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Chockstone Forum - Climbing Videos

Post links and comments about your favourite climbing flicks

 Page 2 of 4. Messages 1 to 20 | 21 to 40 | 41 to 60 | 61 to 67
Author
Burly Toru Nakajima on Grit
anthonycuskelly
30/08/2012
4:28:08 PM
Good luck hooking on those slopers M9...

As for getting more from it... well, the kid's inspired enough to travel halfway round the world to camp in the rain... seems like he's getting a fair bit from it.

Headpointing's seen a little differently in the UK, I think because it's the only place that has the grit ethic. If you've already decided bolts are out, then something has to come in to keep it sane...

davidn
30/08/2012
4:38:39 PM
Sorry, but...

Can you really 'onsight' aid? It seems a bit like onsighting boulders. If you have all day to hang around looking and working out what to do before attempting (the next move, or all the moves), it's not really an onsight in the true sense is it? Or am I wrong and some aid has to be done as quickly as possible else you'll fall off like a pumped sport climber? That's not a slam at you M9 (though we've done a fair bit of that in the past :), it's just a comment that the definitions that apply to one style of climbing can sometimes be a bit of a retrofit to others.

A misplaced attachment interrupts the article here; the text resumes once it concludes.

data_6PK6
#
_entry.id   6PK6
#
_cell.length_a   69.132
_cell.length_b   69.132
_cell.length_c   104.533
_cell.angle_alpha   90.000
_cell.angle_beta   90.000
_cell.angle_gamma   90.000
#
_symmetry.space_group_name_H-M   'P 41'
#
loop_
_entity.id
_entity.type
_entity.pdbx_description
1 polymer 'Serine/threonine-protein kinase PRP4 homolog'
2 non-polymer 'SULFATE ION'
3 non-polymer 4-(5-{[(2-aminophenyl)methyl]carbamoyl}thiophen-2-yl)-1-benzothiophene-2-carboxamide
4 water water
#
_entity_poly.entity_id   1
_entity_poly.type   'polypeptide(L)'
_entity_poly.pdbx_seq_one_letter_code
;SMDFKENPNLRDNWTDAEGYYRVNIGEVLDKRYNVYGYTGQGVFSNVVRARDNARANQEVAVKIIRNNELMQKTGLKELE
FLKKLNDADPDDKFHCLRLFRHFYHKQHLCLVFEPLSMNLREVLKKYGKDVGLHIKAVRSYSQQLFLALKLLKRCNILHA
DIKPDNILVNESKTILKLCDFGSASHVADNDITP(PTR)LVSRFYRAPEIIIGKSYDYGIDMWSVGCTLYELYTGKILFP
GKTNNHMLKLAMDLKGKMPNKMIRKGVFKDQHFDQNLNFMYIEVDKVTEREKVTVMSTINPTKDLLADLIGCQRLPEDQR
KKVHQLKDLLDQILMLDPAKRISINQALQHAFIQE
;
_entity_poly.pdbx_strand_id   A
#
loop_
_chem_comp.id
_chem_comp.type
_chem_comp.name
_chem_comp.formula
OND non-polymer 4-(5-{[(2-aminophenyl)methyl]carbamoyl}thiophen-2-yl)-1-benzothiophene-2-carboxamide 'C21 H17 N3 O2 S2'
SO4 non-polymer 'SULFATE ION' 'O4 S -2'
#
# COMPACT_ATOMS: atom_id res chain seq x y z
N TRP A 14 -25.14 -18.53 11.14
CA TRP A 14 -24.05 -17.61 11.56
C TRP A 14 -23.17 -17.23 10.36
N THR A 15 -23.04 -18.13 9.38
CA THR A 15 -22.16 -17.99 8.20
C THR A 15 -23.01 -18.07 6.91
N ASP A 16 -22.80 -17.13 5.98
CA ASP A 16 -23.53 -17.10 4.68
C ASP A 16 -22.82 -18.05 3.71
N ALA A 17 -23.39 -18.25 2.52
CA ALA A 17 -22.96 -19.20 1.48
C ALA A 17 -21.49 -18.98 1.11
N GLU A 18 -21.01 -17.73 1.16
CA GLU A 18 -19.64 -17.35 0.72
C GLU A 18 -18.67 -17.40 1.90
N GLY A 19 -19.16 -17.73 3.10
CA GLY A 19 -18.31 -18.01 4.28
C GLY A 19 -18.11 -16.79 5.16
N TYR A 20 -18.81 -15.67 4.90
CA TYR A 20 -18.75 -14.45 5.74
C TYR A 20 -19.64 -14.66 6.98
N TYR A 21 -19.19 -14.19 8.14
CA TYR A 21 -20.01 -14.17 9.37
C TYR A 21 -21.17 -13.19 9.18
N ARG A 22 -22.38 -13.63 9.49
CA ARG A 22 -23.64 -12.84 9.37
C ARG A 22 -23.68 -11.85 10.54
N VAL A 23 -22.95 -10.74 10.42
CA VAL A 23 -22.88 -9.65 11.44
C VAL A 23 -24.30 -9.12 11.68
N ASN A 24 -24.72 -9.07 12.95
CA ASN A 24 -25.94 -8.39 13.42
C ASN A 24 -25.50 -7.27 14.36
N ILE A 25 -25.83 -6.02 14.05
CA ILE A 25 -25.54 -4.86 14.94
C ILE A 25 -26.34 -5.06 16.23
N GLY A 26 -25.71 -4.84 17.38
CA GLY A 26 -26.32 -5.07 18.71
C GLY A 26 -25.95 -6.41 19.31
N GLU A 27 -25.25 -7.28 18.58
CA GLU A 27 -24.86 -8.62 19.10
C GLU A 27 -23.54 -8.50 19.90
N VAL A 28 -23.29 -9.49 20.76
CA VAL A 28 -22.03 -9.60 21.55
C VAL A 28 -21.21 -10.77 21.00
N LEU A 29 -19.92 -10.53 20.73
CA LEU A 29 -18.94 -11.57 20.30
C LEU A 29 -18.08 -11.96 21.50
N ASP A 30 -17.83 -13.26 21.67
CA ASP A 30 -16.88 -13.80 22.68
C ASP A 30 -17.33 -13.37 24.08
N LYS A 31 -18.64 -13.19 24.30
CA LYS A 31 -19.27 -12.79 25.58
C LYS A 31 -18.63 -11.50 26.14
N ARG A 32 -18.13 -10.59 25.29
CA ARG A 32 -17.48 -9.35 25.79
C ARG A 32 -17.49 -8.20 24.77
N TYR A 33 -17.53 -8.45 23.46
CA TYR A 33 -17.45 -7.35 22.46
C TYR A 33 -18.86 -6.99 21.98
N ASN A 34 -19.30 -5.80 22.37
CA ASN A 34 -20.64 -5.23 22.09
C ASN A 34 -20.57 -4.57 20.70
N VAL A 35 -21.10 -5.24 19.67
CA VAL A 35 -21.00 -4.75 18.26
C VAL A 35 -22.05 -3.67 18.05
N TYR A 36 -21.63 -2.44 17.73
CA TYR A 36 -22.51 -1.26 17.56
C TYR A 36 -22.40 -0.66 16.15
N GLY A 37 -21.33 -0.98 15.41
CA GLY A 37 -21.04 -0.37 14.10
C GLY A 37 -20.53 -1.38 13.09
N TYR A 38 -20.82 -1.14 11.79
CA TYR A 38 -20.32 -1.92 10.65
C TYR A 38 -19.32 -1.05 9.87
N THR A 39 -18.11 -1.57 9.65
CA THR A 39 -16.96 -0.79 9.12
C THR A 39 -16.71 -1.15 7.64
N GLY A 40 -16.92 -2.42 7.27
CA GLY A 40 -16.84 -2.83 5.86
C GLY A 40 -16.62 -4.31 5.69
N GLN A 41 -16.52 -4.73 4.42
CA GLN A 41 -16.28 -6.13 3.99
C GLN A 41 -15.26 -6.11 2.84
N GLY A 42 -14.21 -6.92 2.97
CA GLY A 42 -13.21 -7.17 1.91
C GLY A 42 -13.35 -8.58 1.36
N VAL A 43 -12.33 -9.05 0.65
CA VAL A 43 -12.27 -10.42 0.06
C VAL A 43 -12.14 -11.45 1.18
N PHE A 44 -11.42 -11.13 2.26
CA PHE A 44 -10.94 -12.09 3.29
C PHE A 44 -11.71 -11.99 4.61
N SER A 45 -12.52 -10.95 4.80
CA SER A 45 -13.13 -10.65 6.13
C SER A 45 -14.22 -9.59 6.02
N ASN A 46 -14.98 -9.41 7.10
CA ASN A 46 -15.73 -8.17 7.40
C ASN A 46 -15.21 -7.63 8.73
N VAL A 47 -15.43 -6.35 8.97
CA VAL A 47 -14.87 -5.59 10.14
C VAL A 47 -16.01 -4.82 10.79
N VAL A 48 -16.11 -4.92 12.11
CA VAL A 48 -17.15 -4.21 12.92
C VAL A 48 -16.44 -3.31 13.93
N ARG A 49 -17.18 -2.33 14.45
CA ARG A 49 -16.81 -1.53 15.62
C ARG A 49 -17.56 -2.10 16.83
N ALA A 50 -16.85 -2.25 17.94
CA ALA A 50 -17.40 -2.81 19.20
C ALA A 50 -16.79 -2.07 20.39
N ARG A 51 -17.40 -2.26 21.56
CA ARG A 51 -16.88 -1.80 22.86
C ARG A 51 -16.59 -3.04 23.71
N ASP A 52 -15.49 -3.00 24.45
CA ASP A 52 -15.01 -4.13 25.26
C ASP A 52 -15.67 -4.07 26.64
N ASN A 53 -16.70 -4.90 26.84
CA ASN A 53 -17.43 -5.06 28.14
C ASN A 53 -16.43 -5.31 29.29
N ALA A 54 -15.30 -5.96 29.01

Yes, boulderers suck and adventure is dead. But frankly, declaring you're having the best time is narcissistic. The kid's clearly loving it, or he wouldn't be by himself in a strange country going nuts on hard and dangerous highballs with the occasional belayer he's never met before... (and flashing some of them, but I agree that calling it an onsight when there's a clear line of chalk on the holds makes it a bit suss).

Ignoring all the armchair philosophy, it's great to look at these videos and ponder what can be learnt from them. Toru's footwork on the slabs and general composure are absolutely amazing. No wonder he flashed Brad Pitt (a notoriously sequency and technical V10). The recent video of Jan Hojer was equally inspiring - his use of momentum is just sublime.
simey
30/08/2012
4:52:54 PM
On 30/08/2012 IdratherbeclimbingM9 wrote:
>On 30/08/2012 Olbert wrote:
>>On 30/08/2012 IdratherbeclimbingM9 wrote:
>>...
>>>When I watched that vid, prior to reading the link above, I thought
>to
>>>myself that the climbing seemed pretty sussed, and if not, then the
>obvious
>>>tick marks give the game away!
>>>
>>>Nah. You boulderers (& sport climbers) can keep those tactics.
>>>~> I really believe that I get more from my low grade adventure onsights,
>>>and for that matter my high grade aid onsights...
>>>;-)
>>
>>I think it's kinda wank on the whole but what if you saw a line, felt
>>inspired to do it but it was out of your onsight league and wanted to